Running Stitch // Hand Embroidery Stitches

Running Stitch // Hand Embroidery Stitches

A straight and wavy running stitches
A straight and wavy running stitches.️



Running Stitch aka: Basting Stitch






blackwork basic crewelwork hardanger ribbonwork surface whitework


Construction Outline

Watch this video on YouTube.

The Running Stitch involves passing the needle and thread through the fabric in a regular up-and-down motion, maintaining a consistent distance between stitches for an aesthetically pleasing result.

The length of the stitch may differ between the front and underside of the fabric, typically with more thread visible on the front. However, for optimal visual appeal, strive to keep the length of stitches as uniform as possible.

Step 1
Decide on the length of your first stitch then bring your needle up estimating the same stitch length for the gap.
Step 2
Continue along your line producing stitches of the same length.
Step 3
Ensure the under stitches are also of equal length so that stitches are equally spaced.

Running stitch, composed of evenly spaced straight surface stitches, serves various purposes including outlining, gathering, quilting, and reinforcing cutwork. Additionally, basting stitch, a temporary form of running stitch, temporarily joins fabric pieces or marks outlines. Its longer stitches ease removal, as seen in early references from the late 17th century.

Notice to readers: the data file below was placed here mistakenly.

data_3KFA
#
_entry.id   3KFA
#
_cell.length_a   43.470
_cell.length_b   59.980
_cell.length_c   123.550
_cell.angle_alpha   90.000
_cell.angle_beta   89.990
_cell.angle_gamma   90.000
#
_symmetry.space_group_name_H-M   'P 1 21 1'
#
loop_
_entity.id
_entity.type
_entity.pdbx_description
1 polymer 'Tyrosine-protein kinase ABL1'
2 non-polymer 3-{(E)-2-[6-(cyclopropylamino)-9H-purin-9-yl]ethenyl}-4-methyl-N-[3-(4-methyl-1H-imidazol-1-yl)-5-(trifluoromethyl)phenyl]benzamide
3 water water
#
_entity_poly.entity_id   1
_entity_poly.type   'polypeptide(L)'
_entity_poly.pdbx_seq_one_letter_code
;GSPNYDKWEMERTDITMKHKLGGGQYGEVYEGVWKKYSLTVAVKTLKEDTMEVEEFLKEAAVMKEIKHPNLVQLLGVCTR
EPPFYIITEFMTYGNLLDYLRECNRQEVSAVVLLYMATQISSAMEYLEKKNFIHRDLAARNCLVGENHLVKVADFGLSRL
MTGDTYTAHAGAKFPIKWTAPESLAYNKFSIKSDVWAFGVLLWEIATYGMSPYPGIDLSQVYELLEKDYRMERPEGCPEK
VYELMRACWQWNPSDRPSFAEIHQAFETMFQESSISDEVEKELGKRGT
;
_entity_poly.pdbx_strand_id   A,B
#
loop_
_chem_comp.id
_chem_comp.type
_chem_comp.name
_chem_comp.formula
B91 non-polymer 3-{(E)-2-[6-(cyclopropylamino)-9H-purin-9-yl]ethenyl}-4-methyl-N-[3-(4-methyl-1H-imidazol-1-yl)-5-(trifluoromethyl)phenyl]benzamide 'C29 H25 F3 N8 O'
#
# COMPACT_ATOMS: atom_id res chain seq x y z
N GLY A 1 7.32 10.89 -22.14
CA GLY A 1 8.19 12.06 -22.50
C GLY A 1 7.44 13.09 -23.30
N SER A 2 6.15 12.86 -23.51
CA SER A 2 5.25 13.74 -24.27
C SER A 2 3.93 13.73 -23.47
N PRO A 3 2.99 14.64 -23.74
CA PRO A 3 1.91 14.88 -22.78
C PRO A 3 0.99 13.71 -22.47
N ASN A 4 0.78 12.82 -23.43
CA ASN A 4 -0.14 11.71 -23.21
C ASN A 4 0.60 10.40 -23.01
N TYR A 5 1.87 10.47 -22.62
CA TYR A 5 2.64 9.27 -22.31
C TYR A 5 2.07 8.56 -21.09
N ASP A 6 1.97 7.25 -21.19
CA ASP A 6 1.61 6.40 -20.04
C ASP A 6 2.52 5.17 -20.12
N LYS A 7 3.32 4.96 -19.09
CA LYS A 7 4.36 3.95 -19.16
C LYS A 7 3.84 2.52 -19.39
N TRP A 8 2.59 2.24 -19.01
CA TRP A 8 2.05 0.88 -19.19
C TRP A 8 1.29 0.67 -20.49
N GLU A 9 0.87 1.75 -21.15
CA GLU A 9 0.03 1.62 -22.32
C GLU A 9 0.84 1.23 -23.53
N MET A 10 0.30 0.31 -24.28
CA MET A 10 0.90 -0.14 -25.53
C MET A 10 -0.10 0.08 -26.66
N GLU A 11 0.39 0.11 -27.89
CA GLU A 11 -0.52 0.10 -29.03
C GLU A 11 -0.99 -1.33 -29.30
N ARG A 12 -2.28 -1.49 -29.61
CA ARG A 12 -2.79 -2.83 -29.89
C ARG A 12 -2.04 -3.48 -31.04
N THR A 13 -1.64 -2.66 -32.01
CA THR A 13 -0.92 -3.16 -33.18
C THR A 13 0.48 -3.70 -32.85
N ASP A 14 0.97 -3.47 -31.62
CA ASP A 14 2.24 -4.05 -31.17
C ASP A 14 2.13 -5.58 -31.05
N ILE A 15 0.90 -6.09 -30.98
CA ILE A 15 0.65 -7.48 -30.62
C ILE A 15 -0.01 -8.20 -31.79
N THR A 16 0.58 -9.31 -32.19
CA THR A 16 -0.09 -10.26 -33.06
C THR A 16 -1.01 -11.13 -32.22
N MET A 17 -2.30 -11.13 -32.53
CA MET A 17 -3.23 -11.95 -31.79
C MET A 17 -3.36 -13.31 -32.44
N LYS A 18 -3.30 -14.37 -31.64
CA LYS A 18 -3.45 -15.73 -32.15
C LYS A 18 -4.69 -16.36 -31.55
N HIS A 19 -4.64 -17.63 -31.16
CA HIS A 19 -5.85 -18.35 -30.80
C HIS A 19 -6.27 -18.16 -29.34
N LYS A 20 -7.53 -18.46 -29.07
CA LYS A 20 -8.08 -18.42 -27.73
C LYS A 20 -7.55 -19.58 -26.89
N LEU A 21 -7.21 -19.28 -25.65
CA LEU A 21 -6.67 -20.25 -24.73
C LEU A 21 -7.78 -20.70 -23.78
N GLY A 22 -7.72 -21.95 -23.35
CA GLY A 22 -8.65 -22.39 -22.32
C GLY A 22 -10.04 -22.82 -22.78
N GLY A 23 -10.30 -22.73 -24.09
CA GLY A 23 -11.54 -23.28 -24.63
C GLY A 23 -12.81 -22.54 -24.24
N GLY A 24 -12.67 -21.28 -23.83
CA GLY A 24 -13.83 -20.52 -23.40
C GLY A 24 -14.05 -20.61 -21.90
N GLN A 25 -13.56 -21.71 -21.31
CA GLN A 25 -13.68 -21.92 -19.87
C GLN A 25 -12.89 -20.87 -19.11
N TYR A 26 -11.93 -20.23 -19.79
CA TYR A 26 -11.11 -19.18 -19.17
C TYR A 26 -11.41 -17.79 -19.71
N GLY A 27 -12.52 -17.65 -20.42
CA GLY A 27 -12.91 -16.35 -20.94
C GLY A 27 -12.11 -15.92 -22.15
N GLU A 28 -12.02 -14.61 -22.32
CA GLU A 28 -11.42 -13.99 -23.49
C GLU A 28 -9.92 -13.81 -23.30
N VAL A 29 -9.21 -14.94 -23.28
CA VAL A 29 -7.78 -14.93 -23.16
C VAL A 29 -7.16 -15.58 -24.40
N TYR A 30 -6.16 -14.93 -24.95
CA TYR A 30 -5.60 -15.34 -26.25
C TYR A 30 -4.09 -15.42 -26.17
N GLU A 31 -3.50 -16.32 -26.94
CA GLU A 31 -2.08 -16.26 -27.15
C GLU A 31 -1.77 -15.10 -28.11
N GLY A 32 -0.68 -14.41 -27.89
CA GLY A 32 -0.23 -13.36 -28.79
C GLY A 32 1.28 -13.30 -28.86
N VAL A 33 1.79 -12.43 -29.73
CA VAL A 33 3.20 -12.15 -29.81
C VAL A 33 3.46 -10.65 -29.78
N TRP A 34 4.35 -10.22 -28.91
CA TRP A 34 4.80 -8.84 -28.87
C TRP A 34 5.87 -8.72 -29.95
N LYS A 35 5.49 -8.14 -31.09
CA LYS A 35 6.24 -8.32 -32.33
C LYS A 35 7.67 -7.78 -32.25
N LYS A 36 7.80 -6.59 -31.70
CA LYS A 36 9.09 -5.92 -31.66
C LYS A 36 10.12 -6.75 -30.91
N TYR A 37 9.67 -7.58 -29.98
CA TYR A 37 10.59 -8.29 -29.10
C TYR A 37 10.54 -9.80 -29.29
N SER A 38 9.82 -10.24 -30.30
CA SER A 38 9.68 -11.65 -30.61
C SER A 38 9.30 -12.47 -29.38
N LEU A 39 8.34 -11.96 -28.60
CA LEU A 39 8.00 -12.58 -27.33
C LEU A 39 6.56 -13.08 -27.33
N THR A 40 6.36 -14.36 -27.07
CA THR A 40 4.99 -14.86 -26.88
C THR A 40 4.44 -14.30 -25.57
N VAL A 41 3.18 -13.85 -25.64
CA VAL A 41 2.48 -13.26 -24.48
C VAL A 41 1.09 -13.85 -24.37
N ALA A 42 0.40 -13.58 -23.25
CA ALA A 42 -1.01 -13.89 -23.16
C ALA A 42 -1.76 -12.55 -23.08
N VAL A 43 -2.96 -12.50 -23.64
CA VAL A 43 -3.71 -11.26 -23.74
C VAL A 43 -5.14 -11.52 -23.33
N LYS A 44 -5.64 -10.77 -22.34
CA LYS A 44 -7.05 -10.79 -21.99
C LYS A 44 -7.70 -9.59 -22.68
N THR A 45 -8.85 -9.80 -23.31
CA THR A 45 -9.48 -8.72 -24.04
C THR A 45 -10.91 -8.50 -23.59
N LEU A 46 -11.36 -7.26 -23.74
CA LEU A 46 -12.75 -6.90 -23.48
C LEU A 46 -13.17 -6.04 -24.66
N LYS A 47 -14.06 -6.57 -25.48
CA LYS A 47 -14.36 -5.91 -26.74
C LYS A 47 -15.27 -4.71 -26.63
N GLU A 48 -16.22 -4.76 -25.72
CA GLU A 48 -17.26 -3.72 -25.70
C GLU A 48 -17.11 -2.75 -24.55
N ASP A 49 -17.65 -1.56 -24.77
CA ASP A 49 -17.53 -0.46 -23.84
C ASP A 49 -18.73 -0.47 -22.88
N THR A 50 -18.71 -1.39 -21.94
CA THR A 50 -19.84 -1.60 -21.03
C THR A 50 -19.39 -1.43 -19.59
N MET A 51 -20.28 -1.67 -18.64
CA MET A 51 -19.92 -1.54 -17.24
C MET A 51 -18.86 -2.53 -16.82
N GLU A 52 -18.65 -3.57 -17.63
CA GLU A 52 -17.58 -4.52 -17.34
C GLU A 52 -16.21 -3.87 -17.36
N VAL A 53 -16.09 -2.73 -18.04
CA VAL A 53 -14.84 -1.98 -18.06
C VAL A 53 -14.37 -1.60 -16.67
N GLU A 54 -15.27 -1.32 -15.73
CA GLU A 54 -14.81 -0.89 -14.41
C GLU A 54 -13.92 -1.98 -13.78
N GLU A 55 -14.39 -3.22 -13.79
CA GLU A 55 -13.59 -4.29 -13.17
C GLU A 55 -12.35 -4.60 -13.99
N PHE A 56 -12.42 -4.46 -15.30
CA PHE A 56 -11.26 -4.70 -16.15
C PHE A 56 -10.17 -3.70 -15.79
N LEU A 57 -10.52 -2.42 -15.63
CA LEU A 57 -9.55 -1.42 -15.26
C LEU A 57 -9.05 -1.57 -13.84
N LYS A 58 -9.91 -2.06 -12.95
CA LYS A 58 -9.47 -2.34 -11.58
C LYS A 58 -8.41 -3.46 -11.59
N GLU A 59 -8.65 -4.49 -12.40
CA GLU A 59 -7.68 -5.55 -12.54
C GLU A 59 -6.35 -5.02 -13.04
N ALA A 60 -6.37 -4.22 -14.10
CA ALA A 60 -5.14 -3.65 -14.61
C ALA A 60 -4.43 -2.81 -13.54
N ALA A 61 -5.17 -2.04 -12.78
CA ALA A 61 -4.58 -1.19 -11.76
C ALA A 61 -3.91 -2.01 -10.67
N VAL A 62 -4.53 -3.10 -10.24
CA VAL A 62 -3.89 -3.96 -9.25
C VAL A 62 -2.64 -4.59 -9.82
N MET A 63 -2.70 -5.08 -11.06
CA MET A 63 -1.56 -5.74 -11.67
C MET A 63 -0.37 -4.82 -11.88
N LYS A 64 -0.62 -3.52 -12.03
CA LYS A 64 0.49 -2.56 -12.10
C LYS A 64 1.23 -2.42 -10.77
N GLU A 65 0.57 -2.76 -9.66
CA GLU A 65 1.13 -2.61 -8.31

This versatile stitch has adorned textiles worldwide for centuries, appearing in diverse traditions such as 5th century Egypt, 16th century European Buratto embroidery, Kantha in Bangladesh and eastern India, Sashiko in Japan, 17th century European Huckaback embroidery, and Kashmir embroidery in 19th century northern India. Traditions like Sashiko and Kantha often intertwine embroidery and quilting, utilizing multiple fabric layers where the running stitch not only binds layers but also embellishes.

N.B. some older embroidery books refer to ‘running a thread’ - this normally means to work a line of running stitch.


Here are some projects you can complete that include this stitch!

more coming soon…

Reference: RSN Stitchbank

Straight Stitch // Hand Embroidery Stitches
Backstitch // Hand Embroidery Stitches

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Hi, I'm Kate 👋

About the author

In a previous life (AKA: pre-kids), I was a web des/dev & photographer who loved to dabble in numerous arts and crafts. Now, I'm a cross-stitch & embroidery pattern designer and full-time mum to Charlie & Alex, with adult-diagnosed ADHD. Closet nerd, self-proclaimed hermit and professional procrastinator. I have a secret crush on modern architecture, brush calligraphy, sweets, pretty nails and pastel colours.

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